.NET Framework Reference Source Updated Via 'Roslyn'
Developers can search for incompatibilities between their own code and .NET more easily than ever.
Have you ever upgraded to a newer version of Microsoft's .NET Framework, and suddenly found that one of your applications started acting buggy, or quit working altogether? It was very likely due to changes made in the .NET source code, and forced developers to spend long hours combing through code -- both their own and Microsoft's, in many cases -- to spot the changes.
Microsoft is working to change that. It has long had its .NET source code open to the public -- since 2007, reports Principal Program Manager Scott Hanselman on his blog -- but its value was limited because of infrequent updates. Officially called the ".NET Reference Source," it's being replaced by a newer version using the "Roslyn" compiler-as-a-service technology. Using Roslyn, Hanselman writes, generates "...a complete syntactic and semantic index of the .NET Framework Sources." The upshot is that every time the .NET Framework is updated, the .NET Reference Source will be updated as well.
Not only will the .NET source code be updated as often as .NET itself, but other updates will make it integrate better with Visual Studio. Alok Shriram, Program Manager on the .NET Framework team, wrote that well-known developer Schabse S. Laks has written a Visual Studio plug-in called "Ref12" that enables access to the .NET Framework Source by pressing F12 within the IDE (note that this is currently available only for C#; Visual Basic isn't supported, although Laks indicated a willingness to make it available, if it's requested.)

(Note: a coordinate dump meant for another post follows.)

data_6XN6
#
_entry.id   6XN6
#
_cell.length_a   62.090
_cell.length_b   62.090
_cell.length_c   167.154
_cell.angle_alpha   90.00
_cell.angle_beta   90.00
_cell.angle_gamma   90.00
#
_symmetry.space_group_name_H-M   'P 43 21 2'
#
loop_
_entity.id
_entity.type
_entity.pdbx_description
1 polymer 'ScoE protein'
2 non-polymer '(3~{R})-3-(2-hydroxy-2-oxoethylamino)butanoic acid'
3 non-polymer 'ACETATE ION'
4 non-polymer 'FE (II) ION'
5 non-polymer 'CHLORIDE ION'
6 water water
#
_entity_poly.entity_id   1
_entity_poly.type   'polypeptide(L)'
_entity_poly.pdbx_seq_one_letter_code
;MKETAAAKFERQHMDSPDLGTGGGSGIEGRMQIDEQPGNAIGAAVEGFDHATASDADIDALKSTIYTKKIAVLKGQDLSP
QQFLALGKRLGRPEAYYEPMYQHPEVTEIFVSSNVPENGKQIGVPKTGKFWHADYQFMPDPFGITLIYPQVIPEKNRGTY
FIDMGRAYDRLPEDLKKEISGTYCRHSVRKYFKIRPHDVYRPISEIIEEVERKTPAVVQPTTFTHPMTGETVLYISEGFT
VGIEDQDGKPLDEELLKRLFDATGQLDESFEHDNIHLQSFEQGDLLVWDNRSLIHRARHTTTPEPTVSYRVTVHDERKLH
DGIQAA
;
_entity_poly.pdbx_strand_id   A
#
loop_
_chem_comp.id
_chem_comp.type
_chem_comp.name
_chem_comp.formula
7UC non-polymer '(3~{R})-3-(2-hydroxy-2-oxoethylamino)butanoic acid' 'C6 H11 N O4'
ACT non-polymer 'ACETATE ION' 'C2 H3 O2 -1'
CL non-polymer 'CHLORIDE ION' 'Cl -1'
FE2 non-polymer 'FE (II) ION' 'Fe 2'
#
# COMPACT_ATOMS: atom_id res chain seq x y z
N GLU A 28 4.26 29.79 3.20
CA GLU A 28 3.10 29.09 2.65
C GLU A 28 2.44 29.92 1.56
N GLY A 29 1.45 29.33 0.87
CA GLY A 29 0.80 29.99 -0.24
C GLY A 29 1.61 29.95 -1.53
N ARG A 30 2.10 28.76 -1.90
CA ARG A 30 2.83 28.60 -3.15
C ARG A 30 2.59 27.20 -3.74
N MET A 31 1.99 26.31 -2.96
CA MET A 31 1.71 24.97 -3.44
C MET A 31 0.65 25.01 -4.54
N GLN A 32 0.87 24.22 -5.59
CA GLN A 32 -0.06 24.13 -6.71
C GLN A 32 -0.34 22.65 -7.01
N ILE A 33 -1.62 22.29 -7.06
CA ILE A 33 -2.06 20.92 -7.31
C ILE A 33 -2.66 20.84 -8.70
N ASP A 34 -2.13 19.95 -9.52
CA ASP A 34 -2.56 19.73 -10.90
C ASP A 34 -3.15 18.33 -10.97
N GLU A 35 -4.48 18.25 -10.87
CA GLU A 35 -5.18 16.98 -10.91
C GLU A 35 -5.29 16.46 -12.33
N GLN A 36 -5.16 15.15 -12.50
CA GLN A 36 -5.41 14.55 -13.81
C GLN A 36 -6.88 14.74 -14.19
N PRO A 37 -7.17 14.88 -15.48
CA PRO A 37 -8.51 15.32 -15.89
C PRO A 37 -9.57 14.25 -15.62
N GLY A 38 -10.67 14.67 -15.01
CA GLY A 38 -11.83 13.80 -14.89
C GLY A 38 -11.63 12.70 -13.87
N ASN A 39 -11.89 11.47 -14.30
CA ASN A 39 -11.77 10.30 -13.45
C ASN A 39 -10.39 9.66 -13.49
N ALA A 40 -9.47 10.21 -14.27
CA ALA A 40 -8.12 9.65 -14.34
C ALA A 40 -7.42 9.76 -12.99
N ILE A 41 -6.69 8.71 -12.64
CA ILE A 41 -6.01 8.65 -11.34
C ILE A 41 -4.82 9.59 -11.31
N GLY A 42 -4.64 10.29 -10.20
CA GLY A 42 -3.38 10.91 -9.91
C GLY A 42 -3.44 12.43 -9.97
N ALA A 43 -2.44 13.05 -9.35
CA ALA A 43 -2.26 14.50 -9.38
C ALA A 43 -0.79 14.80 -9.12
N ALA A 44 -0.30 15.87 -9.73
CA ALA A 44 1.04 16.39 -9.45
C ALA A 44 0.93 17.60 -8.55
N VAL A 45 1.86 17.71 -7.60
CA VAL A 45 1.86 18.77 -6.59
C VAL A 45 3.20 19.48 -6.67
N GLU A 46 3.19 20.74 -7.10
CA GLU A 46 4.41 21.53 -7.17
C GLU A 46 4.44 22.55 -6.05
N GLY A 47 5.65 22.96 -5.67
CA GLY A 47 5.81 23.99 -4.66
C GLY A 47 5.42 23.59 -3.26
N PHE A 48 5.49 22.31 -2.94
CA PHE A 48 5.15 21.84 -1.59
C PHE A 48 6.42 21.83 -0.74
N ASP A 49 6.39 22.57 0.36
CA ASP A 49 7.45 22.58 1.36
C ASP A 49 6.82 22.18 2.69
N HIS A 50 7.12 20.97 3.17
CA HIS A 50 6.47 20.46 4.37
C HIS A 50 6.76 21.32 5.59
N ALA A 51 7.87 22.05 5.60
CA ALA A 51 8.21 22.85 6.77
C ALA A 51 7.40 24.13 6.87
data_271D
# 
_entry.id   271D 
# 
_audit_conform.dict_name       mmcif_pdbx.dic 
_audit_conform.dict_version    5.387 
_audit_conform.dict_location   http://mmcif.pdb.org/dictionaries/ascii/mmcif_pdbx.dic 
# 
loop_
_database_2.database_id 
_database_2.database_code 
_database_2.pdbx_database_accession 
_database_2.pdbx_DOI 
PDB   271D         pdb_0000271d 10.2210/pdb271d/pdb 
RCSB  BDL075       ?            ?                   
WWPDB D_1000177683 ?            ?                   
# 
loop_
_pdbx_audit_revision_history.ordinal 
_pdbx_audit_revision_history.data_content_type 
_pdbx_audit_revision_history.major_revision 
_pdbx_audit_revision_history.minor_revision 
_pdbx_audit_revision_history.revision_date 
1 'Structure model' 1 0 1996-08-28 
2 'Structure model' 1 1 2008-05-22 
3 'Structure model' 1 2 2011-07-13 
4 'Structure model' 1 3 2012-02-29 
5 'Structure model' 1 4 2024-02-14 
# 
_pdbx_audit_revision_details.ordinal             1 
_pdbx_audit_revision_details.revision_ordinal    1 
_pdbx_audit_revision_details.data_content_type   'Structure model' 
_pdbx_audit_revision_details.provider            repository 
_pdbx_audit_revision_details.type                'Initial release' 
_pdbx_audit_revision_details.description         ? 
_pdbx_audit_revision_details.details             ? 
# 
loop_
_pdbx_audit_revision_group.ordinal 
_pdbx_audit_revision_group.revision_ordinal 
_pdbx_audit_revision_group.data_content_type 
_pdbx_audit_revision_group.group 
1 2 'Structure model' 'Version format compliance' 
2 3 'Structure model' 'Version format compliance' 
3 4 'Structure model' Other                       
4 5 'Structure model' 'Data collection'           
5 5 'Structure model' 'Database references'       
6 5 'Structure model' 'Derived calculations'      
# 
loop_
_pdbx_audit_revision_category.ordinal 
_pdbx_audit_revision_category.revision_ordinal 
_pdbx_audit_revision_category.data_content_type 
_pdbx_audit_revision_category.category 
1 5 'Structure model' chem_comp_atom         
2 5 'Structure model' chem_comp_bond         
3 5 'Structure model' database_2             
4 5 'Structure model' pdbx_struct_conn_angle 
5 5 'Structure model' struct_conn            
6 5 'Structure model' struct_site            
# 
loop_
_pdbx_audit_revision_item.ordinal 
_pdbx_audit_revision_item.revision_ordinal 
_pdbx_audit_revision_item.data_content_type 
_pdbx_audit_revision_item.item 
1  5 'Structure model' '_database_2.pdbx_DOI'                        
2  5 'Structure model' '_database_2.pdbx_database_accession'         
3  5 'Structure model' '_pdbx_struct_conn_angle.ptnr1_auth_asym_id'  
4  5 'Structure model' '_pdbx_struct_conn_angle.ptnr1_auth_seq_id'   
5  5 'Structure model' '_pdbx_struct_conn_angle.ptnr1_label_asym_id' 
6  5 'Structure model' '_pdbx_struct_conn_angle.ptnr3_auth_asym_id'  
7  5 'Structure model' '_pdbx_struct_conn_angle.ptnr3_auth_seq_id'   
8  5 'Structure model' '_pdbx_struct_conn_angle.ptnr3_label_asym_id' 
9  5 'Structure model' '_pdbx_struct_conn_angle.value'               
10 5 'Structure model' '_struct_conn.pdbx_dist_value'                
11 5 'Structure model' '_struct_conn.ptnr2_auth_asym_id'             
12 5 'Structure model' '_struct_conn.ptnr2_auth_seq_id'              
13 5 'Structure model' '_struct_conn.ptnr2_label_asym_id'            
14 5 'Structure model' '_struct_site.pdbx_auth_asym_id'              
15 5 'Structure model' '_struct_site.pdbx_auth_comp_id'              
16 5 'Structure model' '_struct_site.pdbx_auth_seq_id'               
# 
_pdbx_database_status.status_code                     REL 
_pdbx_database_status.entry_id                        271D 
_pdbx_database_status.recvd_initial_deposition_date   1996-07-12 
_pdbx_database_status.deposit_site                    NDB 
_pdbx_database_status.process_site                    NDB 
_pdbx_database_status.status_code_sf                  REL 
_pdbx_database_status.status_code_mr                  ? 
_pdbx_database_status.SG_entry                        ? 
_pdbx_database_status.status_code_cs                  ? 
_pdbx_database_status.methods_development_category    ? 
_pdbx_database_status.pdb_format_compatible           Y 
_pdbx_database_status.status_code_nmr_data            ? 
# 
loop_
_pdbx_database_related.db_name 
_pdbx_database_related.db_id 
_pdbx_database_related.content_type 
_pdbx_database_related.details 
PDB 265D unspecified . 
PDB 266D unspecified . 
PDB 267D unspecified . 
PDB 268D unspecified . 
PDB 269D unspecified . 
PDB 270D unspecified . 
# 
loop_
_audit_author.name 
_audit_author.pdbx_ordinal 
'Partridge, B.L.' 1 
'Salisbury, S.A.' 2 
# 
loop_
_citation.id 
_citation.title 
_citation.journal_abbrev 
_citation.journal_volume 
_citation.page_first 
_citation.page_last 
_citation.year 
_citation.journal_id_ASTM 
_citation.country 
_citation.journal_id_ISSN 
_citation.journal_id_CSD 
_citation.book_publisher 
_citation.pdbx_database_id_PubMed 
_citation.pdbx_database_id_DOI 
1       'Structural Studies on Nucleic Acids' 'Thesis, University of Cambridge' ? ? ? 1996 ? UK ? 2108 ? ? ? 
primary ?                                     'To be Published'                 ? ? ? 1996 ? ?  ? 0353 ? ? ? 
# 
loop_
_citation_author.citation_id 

For those not working in Visual Studio, the .NET Framework Source can still be searched within a Web browser with a tool that gives "Go to Definition" and "Find All References"-like functionality. The .NET Framework Source is also available as a zip file, so developers wanting to work offline can still use it (it can be opened in Visual Studio).
Shriram explained how the new process will work:
"Starting with .NET 4.5.1 we have radically changed the symbol indexing and publishing process to be in sync with the build process such that as and when updates are shipped , the corresponding PDBs (Program Databases) are also updated to the reference source site appropriately. The summary of this is going forward the reference source debugging experience should just work."
The new .NET Framework Source site is still in beta; Hanselman blogged that it will "soon" replace the existing Source site.
Roslyn is the project to fully rewrite the Visual Basic and C# compilers and language services (i.e. the language editing experiences) in their own respective managed code language; Visual Basic was rewritten in Visual Basic, and C# was rewritten in C#. It was officially enabled last December, according to Matt Gertz, the Visual Studio Managed Languages Development Manager. He wrote that the daily builds of Visual Studio are now compiled using Roslyn.
Roslyn exposes information regarding source code parsing (what elements are present in code), semantic analysis (what they mean), binding (how they relate to each other), and IL emitting (executable code).
Keith Ward is the editor in chief of Virtualization & Cloud Review. Follow him on Twitter @VirtReviewKeith.